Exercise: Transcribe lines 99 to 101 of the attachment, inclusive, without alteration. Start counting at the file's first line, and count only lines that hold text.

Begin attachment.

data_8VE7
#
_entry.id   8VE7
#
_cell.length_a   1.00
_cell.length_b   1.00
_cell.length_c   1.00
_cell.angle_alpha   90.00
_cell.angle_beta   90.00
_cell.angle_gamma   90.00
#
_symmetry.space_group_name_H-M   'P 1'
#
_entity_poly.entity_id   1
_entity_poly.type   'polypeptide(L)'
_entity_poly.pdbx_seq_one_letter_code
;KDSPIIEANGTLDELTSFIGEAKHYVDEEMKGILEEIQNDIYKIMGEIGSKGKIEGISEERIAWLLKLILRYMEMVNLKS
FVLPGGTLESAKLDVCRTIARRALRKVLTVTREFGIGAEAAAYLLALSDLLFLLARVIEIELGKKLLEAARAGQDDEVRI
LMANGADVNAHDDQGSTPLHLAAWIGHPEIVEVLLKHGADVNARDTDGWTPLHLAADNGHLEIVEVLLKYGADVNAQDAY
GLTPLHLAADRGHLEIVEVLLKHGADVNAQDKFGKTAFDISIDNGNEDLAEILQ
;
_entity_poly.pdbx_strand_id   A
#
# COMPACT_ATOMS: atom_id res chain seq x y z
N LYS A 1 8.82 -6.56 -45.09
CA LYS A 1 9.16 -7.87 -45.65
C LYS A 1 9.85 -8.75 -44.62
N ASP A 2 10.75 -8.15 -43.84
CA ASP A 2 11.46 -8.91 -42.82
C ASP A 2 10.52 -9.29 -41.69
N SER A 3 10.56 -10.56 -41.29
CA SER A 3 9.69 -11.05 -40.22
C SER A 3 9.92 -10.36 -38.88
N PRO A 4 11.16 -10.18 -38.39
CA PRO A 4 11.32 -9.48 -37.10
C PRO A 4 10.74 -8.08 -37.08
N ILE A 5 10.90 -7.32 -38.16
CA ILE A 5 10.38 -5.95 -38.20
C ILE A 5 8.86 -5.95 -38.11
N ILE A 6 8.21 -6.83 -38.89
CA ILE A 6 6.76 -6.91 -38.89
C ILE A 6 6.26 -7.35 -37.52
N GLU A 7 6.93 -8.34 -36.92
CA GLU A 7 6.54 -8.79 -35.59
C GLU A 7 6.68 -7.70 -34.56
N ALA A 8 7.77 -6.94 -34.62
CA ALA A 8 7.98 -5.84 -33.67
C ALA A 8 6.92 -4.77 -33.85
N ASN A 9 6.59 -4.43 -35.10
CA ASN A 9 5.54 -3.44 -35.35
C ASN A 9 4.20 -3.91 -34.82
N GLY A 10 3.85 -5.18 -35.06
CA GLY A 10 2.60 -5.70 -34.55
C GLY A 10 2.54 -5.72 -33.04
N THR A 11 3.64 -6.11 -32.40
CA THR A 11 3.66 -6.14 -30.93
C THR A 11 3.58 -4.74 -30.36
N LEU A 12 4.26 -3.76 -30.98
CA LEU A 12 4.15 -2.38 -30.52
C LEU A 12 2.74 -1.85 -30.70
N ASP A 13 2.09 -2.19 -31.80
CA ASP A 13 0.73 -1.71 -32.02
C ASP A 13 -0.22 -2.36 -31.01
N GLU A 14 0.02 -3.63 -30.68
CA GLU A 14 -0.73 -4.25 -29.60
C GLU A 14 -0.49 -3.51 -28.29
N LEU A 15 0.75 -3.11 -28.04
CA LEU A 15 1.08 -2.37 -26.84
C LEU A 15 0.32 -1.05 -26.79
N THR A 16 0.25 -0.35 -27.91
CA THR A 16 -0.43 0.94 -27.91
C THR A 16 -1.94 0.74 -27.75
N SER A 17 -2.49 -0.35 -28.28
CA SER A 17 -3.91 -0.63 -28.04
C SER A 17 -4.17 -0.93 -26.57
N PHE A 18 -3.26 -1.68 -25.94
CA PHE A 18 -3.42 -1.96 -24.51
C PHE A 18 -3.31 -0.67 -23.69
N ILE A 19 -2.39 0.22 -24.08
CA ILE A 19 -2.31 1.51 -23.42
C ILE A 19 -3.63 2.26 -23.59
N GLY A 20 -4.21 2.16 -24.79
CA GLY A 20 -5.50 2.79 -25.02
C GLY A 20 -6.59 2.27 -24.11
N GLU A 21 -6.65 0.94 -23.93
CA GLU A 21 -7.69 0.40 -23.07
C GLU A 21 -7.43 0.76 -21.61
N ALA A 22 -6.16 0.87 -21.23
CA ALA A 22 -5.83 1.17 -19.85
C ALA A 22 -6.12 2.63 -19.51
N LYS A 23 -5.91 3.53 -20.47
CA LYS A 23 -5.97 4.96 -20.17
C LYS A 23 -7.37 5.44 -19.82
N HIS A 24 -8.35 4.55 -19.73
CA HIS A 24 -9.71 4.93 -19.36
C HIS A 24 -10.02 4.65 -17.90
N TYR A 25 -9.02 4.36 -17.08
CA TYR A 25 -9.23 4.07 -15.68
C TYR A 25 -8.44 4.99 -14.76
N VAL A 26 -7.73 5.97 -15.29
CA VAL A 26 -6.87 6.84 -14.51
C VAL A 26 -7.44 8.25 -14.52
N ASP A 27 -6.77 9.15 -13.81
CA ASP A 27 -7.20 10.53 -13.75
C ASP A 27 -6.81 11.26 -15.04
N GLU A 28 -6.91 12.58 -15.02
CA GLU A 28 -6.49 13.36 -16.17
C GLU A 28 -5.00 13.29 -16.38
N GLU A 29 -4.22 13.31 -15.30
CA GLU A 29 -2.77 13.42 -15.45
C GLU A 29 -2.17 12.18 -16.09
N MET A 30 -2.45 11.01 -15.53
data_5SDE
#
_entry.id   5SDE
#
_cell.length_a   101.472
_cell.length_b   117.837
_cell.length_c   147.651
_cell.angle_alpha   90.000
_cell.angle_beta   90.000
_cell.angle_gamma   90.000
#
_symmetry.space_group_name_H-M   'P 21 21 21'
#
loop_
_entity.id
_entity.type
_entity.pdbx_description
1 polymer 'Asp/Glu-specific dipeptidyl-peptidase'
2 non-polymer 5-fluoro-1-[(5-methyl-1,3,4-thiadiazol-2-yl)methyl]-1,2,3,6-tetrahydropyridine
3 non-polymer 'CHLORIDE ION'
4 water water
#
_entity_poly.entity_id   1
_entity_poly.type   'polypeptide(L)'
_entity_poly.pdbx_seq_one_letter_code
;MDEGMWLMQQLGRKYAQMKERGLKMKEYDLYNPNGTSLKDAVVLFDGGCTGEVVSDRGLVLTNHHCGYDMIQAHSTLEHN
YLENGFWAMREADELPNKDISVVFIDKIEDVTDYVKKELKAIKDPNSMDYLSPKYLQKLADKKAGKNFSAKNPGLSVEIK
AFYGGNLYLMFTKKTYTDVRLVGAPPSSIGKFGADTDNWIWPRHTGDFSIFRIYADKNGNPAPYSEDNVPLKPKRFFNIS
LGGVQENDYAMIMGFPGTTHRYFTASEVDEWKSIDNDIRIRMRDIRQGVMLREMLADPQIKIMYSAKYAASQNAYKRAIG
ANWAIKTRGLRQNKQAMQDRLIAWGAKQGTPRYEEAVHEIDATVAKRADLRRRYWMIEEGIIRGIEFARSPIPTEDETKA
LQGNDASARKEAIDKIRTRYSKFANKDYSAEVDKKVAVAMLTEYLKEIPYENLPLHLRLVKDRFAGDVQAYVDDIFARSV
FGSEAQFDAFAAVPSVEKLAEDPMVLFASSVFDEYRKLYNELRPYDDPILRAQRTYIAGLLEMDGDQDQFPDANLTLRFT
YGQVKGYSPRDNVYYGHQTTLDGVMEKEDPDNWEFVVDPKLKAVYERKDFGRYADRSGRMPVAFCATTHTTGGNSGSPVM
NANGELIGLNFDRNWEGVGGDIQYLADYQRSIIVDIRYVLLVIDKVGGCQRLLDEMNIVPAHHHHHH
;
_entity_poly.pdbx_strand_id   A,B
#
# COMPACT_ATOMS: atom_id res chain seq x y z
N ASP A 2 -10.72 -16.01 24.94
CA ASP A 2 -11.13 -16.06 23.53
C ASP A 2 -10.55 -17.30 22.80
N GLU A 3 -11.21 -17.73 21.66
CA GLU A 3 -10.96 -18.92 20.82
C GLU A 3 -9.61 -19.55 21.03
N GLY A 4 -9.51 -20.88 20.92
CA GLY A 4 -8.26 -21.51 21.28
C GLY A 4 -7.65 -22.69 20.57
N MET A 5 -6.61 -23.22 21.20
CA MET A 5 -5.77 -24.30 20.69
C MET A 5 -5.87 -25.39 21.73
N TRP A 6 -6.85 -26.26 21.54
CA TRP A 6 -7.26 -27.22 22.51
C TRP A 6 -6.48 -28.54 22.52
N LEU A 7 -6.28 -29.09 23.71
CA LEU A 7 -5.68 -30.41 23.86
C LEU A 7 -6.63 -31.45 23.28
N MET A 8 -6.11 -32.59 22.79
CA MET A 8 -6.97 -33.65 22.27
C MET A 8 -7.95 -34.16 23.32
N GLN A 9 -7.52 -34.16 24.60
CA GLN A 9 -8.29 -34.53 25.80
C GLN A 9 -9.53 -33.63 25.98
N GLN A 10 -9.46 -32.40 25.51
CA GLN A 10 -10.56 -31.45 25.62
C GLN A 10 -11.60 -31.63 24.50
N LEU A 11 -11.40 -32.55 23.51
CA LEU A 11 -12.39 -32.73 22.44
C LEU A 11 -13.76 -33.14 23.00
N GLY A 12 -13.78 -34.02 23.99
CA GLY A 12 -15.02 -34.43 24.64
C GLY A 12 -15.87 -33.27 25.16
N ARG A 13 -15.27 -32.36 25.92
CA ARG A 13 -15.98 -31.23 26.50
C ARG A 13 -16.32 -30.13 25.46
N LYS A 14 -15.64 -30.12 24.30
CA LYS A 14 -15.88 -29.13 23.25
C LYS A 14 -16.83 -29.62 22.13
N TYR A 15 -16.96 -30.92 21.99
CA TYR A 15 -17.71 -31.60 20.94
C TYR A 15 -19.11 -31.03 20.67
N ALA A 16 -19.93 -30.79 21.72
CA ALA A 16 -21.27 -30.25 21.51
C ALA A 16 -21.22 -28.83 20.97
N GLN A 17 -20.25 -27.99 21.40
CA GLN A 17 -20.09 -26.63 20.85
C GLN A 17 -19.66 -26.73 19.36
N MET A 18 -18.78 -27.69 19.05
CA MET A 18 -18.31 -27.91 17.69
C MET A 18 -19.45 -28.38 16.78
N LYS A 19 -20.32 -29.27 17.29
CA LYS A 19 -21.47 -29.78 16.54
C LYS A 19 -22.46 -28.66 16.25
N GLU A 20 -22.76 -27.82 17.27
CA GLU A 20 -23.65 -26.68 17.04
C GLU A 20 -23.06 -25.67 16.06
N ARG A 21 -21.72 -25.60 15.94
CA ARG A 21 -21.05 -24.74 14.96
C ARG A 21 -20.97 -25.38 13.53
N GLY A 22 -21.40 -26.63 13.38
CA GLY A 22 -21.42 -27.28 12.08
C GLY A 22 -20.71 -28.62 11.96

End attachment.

C TYR A 25 -8.44 4.99 -14.76
N VAL A 26 -7.73 5.97 -15.29
CA VAL A 26 -6.87 6.84 -14.51